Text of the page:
• Friends with Benefits…to your Health

    by Team Loev
    on May 27th, 2016

San Francisco Cosmetic Dentist Dr. Edward L. Loev and his team are always looking for ways to improve the lives of their patients. Turns out; that just being a friend goes a long way. As a team, the professionals at Dr. Loev’s San Francisco dental office compiled (researched) a list of 5 ways that friends improve one’s health.

Friends Can Protect You From Dementia

A 15-year study of older people from Sweden's Karolinska Institutet showed that older people who were socially active had a lower incident of dementia. A rich social life may protect against dementia by providing emotional and mental stimulation, says Laura Fratiglioni, M.D., director of the institute's Aging Research Center

In another study by the University of Michigan of older individuals found that just 10 minutes of conversation led to substantially better scores on short-term memory tests.

Friends Can Add Years to Your Life

A study of almost 1500 seniors (65+) conducted by the Australian Longitudinal Study of Aging over a decade had a very interesting finding :having good friends increases longevity even more than having close relationships with adult children and other family. They were even able to quantify that those with the largest amount of close friends outlived those with the smallest amount by 22 percent.

Another study which examined data from more than 309,000 people, found that lack of strong relationships increased the risk of premature death from all causes by 50% — an effect on mortality risk roughly comparable to smoking up to 15 cigarettes a day, and greater than obesity and physical inactivity.

Friends Can Lowers Stress

Good friendships seem to be especially helpful for the heart. A three-year Swedish study of more than 13,600 men and women found that having few or no close friends increased the risk of having a first-time heart attack by about 50 percent. Another two-year study of more than 500 women with suspected coronary artery disease showed similar results. Those with strong social contact were found to be twice as likely to still be alive at the end of the 2 year study; they also had lower rates of high blood pressure and diabetes and were less likely to have excessive abdominal fat. Research also suggests that the human nervous system actually registers social exclusion as physical pain.

Friends Can Aid in Recovery

In a 2006 study of nearly 3,000 nurses with breast cancer found that those that surrounded themselves with loved ones and had 10 or more friends during recovery were four times less likely to die from the cancer than those without friends. Interestingly, proximity and the amount of contact with a friend didn’t have an impact, so even those with a small number of friends who lived far away benefited from the relationships.

Friends Can Help Good Habits Stick

Many studies show that social reinforcement aids in making good habits stick. In fact, numerous studies also show that peer groups actually do affect personal success, as people tend to follow the examples of their friends. By virtue of spending significant time together, friends influence behavior. As it turns out, being generous with others and building a network of successful, interesting people can contribute to your success in the long run.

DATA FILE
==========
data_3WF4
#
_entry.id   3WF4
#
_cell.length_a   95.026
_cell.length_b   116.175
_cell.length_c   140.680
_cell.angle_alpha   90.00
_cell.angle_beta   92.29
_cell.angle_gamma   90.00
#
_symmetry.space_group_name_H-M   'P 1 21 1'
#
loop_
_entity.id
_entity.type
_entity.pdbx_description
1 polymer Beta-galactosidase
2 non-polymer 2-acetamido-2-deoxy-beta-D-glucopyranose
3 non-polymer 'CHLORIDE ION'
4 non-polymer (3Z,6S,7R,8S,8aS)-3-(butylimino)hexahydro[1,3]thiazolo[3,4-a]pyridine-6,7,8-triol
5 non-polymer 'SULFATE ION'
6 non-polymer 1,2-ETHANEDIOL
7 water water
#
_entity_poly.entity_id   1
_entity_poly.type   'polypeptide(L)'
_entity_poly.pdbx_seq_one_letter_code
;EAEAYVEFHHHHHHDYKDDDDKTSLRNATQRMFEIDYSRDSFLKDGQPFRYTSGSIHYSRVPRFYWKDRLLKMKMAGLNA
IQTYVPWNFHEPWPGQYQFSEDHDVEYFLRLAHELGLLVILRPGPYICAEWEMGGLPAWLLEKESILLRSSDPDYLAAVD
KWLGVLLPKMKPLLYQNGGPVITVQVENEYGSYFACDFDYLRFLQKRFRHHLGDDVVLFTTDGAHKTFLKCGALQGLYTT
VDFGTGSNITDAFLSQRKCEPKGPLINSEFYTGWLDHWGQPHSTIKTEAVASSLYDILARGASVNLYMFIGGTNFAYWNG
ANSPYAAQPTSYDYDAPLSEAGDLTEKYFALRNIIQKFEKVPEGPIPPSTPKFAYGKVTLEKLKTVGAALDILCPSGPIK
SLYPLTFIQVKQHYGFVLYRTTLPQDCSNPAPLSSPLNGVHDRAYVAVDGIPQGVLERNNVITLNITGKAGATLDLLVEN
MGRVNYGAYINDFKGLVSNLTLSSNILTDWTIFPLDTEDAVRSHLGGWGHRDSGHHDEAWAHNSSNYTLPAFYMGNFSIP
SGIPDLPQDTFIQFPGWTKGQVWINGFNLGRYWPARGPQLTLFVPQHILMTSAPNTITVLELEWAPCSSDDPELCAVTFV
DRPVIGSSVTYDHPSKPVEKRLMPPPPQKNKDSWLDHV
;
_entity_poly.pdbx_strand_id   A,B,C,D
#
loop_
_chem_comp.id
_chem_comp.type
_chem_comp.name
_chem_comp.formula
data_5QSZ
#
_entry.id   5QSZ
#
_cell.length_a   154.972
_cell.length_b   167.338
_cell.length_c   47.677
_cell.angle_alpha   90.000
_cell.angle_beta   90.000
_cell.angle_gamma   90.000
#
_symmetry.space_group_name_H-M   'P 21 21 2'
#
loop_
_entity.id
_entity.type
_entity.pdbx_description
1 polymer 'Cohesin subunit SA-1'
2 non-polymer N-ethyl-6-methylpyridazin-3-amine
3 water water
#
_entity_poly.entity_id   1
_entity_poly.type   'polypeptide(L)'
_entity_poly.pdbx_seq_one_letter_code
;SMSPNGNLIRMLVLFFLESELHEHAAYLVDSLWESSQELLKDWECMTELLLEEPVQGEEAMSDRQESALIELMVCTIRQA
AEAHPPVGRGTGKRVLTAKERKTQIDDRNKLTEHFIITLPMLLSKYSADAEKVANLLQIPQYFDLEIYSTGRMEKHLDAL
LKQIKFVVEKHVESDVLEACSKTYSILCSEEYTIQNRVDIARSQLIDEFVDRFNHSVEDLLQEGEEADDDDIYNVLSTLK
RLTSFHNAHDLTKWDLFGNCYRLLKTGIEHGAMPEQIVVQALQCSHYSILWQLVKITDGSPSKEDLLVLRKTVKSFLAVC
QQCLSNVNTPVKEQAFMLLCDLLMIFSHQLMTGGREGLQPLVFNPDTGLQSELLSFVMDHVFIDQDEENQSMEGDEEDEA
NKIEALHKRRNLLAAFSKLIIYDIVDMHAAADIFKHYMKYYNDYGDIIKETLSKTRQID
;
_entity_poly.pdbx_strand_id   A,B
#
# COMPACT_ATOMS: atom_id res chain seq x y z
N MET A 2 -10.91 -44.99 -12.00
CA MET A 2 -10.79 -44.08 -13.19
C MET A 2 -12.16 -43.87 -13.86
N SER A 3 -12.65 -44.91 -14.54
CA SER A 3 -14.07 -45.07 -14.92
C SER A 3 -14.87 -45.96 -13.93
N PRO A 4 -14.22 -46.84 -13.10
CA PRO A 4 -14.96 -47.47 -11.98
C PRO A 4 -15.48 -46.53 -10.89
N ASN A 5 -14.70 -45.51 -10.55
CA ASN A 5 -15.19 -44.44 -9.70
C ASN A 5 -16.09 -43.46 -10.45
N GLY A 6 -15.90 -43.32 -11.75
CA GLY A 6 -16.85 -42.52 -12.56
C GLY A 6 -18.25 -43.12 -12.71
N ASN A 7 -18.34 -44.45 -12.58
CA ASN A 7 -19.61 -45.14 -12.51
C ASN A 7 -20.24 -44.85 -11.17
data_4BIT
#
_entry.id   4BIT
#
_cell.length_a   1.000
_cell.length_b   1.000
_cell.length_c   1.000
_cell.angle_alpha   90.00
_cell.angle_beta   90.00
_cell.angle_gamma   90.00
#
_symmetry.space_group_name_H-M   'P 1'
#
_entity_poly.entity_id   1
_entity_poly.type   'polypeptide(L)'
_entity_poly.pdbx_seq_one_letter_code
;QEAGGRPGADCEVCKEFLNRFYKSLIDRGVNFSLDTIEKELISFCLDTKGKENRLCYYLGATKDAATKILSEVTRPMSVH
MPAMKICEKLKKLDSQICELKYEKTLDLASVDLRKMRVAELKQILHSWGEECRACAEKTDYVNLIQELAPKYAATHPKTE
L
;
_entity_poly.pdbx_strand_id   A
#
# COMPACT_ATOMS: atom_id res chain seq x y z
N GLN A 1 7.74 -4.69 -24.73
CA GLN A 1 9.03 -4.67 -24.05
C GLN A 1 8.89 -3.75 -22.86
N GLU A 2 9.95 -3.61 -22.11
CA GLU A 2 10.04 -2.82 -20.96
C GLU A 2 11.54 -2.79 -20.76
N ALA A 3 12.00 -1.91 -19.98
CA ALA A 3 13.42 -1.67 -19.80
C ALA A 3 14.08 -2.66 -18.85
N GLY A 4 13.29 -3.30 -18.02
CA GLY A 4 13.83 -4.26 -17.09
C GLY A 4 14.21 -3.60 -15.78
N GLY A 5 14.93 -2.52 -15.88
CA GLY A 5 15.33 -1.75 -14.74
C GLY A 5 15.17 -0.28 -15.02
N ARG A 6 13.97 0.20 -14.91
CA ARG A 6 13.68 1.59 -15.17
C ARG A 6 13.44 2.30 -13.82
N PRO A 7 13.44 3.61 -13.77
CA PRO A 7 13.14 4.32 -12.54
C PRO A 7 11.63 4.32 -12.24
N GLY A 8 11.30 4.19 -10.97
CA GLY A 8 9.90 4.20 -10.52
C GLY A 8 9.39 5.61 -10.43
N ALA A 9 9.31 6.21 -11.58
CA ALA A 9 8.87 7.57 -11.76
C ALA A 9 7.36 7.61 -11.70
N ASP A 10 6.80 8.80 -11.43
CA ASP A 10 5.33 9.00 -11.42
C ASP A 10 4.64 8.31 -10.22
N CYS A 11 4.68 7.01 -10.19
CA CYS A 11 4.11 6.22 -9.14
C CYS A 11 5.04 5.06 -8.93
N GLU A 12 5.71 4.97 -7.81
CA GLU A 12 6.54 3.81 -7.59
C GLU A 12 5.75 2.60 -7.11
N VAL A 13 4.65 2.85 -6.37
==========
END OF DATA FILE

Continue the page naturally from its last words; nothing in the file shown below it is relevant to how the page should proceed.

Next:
In our office we have something that we call “New Year Resolution Factor.” Every year patients come in and tell us how one of their New Years Resolutions is to brush and floss more and better. While many of our amazing patients stick to that plan others have forgotten or are done by the end of January. We have seen that friends and family can even help from a dental health standpoint. When one spouse or partner has an invasive dental procedure or periodontal treatment the other partner either acts to keep them from having to go through it again or the individual that had it done starts preaching and in turns keeps the other member at least aware of the consequences.

Talking about consequences… Did you know that your oral health offers clues about your overall health — or that problems in your mouth can affect the rest of your body? Research shows a very clear correlation between oral health and systemic health. Links have been made between periodontal disease (gum disease) and diabetes, heart disease, and even Alzheimers. Gum disease has even been linked to low-birth rate in babies and recent studies have shown an impact on the lung, heart and even learning function of babies born to mothers with periodontal disease. San Francisco dentist Dr. Loev has a somewhat cheesy statement that he often uses “you don’t have to brush all of your teeth, only the ones that you want to keep!” Cutesy as it sounds as a healthcare team we really want you to stay healthy and keep your teeth. We can gently restore smiles through dental fillings; dental crowns and dental implants and help improve gum tissue through non-invasive periodontal deep cleanings but we would rather teach you how to care for your smile so that as a team we can keep it healthy and sparkling.

We love caring for existing patients in our Downtown San Francisco Dental Office and always look forward to welcoming new patients to our dental family. If you have any questions about this post or would like to schedule an appointment please call us or email us at 415-392-2072 or Loevtosmile@drloev.com

Author Team Loev Team Loev is comprised of highly dedicated professionals who along with San Francisco Cosmetic, Restorative and Implant Dentist Dr. Edward Loev are committed to educating and hopefully entertaining in-person and virtual patients and making their lives a bit healthier and brighter

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Edward Loev, DMD
450 Sutter Street
Suite 2428
San Francisco, CA 94108